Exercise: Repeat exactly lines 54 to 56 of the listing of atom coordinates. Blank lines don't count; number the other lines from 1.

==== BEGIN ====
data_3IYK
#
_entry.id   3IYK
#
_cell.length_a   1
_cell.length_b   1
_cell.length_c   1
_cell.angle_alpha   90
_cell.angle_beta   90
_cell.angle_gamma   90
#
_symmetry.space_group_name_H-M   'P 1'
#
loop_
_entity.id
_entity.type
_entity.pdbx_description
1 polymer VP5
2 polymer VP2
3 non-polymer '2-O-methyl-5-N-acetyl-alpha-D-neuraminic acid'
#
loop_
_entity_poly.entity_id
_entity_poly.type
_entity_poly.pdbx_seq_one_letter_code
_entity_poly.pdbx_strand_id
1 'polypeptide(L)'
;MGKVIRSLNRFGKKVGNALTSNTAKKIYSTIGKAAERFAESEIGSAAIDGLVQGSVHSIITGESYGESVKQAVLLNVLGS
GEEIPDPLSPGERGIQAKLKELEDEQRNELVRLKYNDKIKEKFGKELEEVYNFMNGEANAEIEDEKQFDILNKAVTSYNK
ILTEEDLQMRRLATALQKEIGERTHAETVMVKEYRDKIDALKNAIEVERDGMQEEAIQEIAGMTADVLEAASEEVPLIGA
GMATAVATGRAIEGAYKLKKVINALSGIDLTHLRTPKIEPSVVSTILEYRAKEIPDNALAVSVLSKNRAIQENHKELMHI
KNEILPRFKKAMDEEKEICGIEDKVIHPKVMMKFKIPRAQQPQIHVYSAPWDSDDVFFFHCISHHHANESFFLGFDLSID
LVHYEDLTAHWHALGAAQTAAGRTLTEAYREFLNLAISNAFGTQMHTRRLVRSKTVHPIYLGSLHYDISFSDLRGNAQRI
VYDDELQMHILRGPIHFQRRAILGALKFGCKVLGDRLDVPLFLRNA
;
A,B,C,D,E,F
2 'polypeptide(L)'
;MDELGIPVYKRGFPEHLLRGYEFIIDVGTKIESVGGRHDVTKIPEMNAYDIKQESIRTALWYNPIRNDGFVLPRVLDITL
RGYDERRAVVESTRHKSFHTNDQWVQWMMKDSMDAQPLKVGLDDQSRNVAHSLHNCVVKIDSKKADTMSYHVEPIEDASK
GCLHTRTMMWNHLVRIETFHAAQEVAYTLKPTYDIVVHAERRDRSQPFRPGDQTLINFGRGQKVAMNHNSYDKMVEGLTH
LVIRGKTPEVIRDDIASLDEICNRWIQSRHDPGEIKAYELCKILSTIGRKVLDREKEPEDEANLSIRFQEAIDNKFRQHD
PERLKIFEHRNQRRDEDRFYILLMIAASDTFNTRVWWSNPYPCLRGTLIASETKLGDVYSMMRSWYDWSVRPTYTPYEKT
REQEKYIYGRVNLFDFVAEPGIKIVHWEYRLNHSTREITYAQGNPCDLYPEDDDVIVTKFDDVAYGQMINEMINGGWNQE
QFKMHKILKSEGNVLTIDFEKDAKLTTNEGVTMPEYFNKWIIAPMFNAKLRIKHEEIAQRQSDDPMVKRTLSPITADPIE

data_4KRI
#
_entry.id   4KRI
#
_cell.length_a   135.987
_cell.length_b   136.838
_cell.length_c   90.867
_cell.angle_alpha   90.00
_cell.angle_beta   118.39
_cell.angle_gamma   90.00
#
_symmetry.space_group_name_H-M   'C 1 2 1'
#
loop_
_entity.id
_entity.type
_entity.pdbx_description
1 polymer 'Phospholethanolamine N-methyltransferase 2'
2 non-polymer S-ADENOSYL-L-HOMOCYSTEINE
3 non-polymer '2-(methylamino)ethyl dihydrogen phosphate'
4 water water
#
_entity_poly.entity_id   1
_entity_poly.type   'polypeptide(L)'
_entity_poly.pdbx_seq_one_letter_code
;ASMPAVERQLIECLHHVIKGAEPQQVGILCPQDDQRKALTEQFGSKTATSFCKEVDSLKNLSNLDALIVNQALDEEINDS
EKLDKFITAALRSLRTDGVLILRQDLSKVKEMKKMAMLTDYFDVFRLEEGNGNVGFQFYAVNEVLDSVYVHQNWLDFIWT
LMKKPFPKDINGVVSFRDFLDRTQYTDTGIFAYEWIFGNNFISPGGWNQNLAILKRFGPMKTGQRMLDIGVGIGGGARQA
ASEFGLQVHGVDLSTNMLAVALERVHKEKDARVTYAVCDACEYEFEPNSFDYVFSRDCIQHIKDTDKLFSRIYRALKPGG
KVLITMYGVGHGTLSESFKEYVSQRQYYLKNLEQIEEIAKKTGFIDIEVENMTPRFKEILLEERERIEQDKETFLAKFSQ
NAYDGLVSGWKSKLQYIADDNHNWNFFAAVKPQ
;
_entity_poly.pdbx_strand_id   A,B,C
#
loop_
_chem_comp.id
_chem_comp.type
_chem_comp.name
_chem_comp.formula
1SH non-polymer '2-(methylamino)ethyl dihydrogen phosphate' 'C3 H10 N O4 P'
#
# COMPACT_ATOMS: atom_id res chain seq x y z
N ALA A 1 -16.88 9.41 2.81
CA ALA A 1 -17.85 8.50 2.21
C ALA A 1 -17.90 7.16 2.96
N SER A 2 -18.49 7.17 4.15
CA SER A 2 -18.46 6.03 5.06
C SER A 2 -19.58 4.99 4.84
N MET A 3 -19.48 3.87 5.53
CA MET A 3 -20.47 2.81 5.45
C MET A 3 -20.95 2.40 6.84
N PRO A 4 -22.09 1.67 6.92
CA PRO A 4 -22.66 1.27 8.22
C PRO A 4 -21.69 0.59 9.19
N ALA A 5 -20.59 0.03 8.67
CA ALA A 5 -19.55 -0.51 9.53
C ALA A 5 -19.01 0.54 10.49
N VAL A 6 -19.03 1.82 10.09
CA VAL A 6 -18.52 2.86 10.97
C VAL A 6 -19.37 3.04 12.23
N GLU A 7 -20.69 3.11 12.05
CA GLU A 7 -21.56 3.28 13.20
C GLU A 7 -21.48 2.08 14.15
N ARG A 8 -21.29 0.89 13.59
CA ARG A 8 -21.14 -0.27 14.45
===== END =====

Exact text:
_cell.angle_gamma   90.00
#
_symmetry.space_group_name_H-M   'C 1 2 1'